Westlake superintendent, treasurer discuss school proposal
Westlake City Schools held an open house at the high school on Aug. 8 to introduce the new superintendent, Scott Goggin, and treasurer, Todd Hopkins.
Goggin, who previously worked in the Midview school district and lived in Avon, said he and his family are becoming familiar with their new city and exploring all of its benefits. “We moved right next to Crocker Park, so we’ve been able to enjoy that this summer. When our son and daughter have friends over it gives them some sense of independence, they can walk and see a movie or get a haircut. We absolutely love it. We are now embedded in the community. The people have been so welcoming and so friendly to me and my family, it’s been overwhelming.” he said.
Stepping into the superintendent’s role, Goggin will be addressing the bond issue and levy placed on this November’s ballot by the school board. When asked if he’s heard any concerns about the proposal to replace the district’s four elementary schools with one new school, he stated, “Even prior to my arrival, the board did multiple surveys of the community to get their input. The biggest message of concern that we get is people wanting to maintain the sense of community, and in combining those schools to do it in a way where we don’t sacrifice a sense of community and belonging. So, that is something we are going to be very purposeful with. You’ll still have the same number [of students] inside your class. Going to that campus style, where they’re bought together, you’ll also be able to meet everybody earlier instead of in later grades.”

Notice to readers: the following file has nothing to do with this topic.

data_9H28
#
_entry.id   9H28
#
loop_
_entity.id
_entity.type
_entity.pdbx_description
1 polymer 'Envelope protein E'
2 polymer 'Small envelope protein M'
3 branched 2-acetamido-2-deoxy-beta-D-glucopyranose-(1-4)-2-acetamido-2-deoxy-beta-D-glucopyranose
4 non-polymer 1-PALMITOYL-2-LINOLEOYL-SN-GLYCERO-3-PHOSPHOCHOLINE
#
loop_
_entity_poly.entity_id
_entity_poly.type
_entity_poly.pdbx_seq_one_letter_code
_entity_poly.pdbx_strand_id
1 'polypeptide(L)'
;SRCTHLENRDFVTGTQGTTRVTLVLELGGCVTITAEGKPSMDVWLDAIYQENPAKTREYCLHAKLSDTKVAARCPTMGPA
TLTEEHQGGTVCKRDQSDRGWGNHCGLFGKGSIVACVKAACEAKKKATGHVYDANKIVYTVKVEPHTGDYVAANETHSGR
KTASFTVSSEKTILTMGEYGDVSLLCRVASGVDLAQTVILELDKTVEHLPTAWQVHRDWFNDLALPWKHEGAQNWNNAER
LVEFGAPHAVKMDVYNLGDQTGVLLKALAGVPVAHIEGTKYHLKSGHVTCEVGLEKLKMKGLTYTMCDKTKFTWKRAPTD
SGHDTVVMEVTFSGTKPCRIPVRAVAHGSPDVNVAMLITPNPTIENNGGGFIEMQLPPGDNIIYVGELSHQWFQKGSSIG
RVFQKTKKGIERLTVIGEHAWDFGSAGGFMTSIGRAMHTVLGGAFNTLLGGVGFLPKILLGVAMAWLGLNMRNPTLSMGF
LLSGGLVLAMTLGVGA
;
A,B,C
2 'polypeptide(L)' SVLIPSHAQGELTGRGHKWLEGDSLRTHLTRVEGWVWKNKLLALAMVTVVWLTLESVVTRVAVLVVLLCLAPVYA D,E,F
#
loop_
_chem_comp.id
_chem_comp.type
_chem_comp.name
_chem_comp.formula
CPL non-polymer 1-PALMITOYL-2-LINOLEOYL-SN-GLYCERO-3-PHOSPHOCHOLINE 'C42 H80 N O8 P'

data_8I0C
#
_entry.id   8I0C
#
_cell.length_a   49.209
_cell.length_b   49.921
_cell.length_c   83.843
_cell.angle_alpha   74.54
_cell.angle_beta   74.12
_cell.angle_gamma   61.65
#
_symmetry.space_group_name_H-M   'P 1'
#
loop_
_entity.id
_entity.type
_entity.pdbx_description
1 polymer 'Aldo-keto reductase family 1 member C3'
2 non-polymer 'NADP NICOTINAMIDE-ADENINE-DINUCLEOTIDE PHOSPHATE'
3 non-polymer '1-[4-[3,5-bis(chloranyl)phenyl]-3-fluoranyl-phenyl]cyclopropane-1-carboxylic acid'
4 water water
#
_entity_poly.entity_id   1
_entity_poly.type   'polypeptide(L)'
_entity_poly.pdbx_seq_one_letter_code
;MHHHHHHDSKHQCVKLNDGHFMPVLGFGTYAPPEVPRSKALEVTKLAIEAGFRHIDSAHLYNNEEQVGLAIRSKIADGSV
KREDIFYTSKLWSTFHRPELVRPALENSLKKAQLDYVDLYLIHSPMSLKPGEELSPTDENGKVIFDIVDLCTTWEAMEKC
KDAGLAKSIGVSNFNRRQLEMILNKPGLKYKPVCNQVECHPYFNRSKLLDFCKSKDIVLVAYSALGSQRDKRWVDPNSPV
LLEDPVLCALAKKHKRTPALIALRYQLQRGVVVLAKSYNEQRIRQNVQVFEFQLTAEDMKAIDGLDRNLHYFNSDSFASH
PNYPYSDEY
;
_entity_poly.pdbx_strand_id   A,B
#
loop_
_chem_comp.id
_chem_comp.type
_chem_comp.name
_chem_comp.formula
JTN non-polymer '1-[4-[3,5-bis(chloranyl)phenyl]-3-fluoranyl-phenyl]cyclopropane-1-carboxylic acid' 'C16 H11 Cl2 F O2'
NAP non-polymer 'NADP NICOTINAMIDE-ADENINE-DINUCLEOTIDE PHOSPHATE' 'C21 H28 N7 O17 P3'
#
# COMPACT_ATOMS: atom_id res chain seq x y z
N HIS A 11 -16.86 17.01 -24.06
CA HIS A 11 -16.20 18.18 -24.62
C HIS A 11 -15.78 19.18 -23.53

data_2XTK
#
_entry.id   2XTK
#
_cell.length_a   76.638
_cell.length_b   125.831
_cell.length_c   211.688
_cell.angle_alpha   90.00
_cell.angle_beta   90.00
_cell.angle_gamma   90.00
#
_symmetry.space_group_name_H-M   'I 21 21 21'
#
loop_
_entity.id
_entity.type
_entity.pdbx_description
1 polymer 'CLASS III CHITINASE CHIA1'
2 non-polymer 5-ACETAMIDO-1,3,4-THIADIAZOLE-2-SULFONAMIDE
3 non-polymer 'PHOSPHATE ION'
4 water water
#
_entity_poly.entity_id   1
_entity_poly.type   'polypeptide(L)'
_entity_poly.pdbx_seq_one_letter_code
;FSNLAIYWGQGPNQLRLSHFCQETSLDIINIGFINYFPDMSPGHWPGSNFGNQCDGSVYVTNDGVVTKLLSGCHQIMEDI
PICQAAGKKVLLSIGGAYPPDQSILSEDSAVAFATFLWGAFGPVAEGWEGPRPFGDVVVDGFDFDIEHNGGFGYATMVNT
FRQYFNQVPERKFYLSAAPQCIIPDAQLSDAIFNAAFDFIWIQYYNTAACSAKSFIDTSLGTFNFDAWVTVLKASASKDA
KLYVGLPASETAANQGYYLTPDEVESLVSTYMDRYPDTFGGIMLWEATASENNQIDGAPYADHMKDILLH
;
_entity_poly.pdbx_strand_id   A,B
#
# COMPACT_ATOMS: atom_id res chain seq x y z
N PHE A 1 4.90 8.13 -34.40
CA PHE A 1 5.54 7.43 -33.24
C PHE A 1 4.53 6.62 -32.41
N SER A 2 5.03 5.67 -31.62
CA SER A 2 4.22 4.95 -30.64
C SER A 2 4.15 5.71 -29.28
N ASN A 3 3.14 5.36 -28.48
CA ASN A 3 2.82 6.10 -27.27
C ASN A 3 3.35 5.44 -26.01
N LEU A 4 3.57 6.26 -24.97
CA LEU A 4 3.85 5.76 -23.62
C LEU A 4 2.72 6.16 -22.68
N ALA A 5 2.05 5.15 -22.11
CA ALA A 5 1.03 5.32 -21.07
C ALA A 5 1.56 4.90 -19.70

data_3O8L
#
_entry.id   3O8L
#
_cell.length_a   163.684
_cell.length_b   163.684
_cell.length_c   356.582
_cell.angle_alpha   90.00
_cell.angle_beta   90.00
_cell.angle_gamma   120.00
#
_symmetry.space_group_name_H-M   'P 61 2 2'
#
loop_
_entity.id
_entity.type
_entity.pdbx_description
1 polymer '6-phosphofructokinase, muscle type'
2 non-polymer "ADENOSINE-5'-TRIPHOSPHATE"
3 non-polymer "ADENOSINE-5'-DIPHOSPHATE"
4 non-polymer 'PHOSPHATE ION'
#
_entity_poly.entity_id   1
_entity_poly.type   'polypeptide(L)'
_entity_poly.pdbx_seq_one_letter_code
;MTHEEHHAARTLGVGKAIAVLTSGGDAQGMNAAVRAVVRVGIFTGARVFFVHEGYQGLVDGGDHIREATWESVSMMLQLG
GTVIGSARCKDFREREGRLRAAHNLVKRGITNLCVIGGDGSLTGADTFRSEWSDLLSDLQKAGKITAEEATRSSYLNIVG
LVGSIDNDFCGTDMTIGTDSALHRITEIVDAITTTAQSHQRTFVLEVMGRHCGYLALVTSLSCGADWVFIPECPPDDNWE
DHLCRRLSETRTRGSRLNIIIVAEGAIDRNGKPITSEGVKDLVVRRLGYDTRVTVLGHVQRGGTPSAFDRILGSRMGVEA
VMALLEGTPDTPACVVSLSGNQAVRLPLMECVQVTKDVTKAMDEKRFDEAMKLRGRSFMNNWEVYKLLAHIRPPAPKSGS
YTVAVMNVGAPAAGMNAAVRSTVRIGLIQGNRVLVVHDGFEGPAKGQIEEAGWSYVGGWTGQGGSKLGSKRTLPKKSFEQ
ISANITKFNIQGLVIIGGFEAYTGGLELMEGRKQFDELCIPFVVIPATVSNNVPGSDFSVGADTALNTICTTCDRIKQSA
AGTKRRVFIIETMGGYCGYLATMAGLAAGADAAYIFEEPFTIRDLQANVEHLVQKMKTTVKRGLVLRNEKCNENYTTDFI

In the months leading up to the November ballot, Goggin emphasized that the voters will be reminded that the bond issue and permanent improvement levy will not increase the residents’ taxes. He felt that events like the open house are a good opportunity “to informally talk to people. People have been very comfortable in sharing their opinions ... and that’s a good thing, that it’s been an open dialogue. And whether someone is happy or had constructive criticism, they’re willing to share it, and that will help us. Whether it’s a program or a building or anything we’re doing, if we can have that open dialogue, it’s immensely helpful.”
Treasurer Todd Hopkins, having come from a school system that has consolidated schools, offered his perspective on combining schools. “In the district that I came from, Brooklyn City Schools, ultimately we replaced two elementary schools and a middle school and combined everything by building an addition onto the high school. We had 1,500 students on the same campus, from pre-K through 12th grade. And it’s all really worked by having different wings. Even if you look at how the high school here has developed, you have your academic wing, you have your athletic wing, and you have your performing arts wing. You can do a similar type of fashion in your elementary school, plus you can share some of your infrastructure. By building it in discreet sections you still have that feeling of a small school environment, but you’re connected. You’re still able to have that neighborhood feeling, but you’re able to have the economies of scale by being under one roof. It all depends on how you design and carry it out. I think it has great potential.”